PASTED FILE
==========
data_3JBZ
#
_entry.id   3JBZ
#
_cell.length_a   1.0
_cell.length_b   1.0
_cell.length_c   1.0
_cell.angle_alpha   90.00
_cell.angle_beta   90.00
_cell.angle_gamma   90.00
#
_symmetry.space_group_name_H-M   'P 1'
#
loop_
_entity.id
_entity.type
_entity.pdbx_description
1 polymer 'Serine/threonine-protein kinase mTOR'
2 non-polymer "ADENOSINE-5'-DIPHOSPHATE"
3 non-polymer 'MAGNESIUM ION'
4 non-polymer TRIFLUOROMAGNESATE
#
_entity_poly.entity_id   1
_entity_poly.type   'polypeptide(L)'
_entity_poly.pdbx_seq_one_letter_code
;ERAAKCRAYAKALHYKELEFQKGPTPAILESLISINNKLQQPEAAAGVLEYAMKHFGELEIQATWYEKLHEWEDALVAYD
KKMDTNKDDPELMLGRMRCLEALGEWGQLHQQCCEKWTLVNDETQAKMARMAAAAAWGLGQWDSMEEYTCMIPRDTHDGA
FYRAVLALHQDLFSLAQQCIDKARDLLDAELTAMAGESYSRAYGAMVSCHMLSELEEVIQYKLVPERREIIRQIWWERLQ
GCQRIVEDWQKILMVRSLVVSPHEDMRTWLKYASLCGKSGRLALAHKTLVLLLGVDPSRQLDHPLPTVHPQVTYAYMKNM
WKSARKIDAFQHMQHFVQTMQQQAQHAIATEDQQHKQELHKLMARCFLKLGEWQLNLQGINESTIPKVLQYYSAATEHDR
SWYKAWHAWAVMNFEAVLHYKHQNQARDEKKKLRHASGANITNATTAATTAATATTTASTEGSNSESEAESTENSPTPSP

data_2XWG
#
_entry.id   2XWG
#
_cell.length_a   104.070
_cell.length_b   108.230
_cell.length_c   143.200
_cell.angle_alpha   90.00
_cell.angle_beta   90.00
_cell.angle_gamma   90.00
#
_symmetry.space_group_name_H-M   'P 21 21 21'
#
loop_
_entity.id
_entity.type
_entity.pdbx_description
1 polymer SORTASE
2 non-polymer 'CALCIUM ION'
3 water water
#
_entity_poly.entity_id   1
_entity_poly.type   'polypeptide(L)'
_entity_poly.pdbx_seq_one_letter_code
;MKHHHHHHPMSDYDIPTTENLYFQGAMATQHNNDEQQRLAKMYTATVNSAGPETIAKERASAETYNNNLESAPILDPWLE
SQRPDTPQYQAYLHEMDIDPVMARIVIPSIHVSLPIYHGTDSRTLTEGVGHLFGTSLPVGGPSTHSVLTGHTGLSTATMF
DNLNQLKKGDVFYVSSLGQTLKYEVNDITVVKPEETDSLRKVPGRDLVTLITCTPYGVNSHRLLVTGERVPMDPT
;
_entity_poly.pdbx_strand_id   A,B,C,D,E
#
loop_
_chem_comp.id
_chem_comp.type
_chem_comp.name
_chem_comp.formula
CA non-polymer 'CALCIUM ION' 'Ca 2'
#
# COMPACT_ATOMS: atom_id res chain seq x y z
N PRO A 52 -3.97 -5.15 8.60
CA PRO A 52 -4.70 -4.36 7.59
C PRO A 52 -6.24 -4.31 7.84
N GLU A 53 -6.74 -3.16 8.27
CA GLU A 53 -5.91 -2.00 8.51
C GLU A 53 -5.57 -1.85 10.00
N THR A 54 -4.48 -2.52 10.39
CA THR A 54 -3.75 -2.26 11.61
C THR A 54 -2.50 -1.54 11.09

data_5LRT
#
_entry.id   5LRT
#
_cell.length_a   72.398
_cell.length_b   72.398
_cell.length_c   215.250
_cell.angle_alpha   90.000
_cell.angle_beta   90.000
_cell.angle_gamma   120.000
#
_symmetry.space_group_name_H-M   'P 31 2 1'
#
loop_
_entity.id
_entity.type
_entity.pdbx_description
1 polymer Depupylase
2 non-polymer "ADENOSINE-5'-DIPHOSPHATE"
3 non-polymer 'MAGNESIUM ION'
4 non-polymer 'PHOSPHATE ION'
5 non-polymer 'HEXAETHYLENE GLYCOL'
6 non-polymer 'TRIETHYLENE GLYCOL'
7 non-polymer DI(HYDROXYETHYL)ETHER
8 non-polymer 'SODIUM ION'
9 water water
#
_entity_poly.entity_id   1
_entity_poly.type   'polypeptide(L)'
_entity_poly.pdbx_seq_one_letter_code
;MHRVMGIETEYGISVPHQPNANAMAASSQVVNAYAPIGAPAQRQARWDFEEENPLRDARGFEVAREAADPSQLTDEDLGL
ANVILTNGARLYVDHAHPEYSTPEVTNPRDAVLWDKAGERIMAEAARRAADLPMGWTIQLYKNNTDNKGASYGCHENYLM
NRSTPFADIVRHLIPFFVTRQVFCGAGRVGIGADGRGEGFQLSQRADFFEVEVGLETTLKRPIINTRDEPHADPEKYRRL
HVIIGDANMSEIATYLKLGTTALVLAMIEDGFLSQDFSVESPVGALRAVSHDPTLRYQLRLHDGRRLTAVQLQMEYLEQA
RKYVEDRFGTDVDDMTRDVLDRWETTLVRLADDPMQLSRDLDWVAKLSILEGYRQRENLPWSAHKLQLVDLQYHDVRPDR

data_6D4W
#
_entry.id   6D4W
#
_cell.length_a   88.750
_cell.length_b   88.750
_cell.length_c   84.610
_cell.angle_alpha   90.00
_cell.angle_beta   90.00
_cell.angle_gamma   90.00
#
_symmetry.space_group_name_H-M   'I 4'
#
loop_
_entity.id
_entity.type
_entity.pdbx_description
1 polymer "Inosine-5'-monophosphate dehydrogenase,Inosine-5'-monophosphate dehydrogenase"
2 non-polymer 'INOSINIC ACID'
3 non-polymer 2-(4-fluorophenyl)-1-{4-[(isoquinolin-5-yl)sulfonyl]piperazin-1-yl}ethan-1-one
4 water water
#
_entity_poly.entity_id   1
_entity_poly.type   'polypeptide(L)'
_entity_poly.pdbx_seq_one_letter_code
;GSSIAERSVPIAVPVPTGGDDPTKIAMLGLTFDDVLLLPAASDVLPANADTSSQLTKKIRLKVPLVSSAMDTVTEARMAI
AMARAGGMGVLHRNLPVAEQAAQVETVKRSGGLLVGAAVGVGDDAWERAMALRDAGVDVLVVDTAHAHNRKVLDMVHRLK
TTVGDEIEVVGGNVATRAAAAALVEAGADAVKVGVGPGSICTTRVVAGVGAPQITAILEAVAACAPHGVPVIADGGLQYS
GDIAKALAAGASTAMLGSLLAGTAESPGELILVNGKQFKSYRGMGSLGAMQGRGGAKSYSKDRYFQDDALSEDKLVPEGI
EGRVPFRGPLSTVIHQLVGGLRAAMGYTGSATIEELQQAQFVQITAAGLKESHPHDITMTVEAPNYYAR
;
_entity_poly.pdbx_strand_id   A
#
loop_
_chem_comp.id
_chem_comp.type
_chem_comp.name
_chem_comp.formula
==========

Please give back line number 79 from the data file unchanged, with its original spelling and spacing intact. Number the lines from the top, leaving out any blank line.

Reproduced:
data_5LRT